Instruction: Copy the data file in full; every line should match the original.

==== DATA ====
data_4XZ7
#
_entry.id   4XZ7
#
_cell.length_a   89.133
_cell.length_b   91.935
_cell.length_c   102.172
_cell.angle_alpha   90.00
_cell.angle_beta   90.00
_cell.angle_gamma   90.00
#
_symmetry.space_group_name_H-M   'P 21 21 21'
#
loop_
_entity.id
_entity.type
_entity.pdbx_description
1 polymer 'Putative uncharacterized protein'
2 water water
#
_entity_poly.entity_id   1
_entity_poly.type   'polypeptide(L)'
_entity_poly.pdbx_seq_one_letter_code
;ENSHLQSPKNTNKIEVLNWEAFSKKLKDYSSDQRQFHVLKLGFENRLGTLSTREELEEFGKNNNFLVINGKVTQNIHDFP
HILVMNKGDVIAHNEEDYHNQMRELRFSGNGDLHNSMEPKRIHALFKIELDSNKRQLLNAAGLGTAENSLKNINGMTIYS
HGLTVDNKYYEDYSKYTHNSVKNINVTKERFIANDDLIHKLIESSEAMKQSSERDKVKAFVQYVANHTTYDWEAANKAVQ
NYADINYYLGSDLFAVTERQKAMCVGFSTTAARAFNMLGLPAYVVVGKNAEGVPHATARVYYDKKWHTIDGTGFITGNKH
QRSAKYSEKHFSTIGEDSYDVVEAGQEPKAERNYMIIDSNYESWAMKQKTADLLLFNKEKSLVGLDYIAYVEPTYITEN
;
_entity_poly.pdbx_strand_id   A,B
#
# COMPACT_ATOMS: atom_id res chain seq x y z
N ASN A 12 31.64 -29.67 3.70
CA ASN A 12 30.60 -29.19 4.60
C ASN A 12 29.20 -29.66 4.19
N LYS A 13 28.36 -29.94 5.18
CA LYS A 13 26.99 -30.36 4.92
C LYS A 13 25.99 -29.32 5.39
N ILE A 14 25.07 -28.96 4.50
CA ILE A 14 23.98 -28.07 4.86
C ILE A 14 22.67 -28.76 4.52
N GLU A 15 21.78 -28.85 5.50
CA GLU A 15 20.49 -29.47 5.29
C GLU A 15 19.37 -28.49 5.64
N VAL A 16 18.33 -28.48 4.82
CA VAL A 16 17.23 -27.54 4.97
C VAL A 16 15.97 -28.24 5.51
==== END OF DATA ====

data_4XZ7
#
_entry.id   4XZ7
#
_cell.length_a   89.133
_cell.length_b   91.935
_cell.length_c   102.172
_cell.angle_alpha   90.00
_cell.angle_beta   90.00
_cell.angle_gamma   90.00
#
_symmetry.space_group_name_H-M   'P 21 21 21'
#
loop_
_entity.id
_entity.type
_entity.pdbx_description
1 polymer 'Putative uncharacterized protein'
2 water water
#
_entity_poly.entity_id   1
_entity_poly.type   'polypeptide(L)'
_entity_poly.pdbx_seq_one_letter_code
;ENSHLQSPKNTNKIEVLNWEAFSKKLKDYSSDQRQFHVLKLGFENRLGTLSTREELEEFGKNNNFLVINGKVTQNIHDFP
HILVMNKGDVIAHNEEDYHNQMRELRFSGNGDLHNSMEPKRIHALFKIELDSNKRQLLNAAGLGTAENSLKNINGMTIYS
HGLTVDNKYYEDYSKYTHNSVKNINVTKERFIANDDLIHKLIESSEAMKQSSERDKVKAFVQYVANHTTYDWEAANKAVQ
NYADINYYLGSDLFAVTERQKAMCVGFSTTAARAFNMLGLPAYVVVGKNAEGVPHATARVYYDKKWHTIDGTGFITGNKH
QRSAKYSEKHFSTIGEDSYDVVEAGQEPKAERNYMIIDSNYESWAMKQKTADLLLFNKEKSLVGLDYIAYVEPTYITEN
;
_entity_poly.pdbx_strand_id   A,B
#
# COMPACT_ATOMS: atom_id res chain seq x y z
N ASN A 12 31.64 -29.67 3.70
CA ASN A 12 30.60 -29.19 4.60
C ASN A 12 29.20 -29.66 4.19
N LYS A 13 28.36 -29.94 5.18
CA LYS A 13 26.99 -30.36 4.92
C LYS A 13 25.99 -29.32 5.39
N ILE A 14 25.07 -28.96 4.50
CA ILE A 14 23.98 -28.07 4.86
C ILE A 14 22.67 -28.76 4.52
N GLU A 15 21.78 -28.85 5.50
CA GLU A 15 20.49 -29.47 5.29
C GLU A 15 19.37 -28.49 5.64
N VAL A 16 18.33 -28.48 4.82
CA VAL A 16 17.23 -27.54 4.97
C VAL A 16 15.97 -28.24 5.51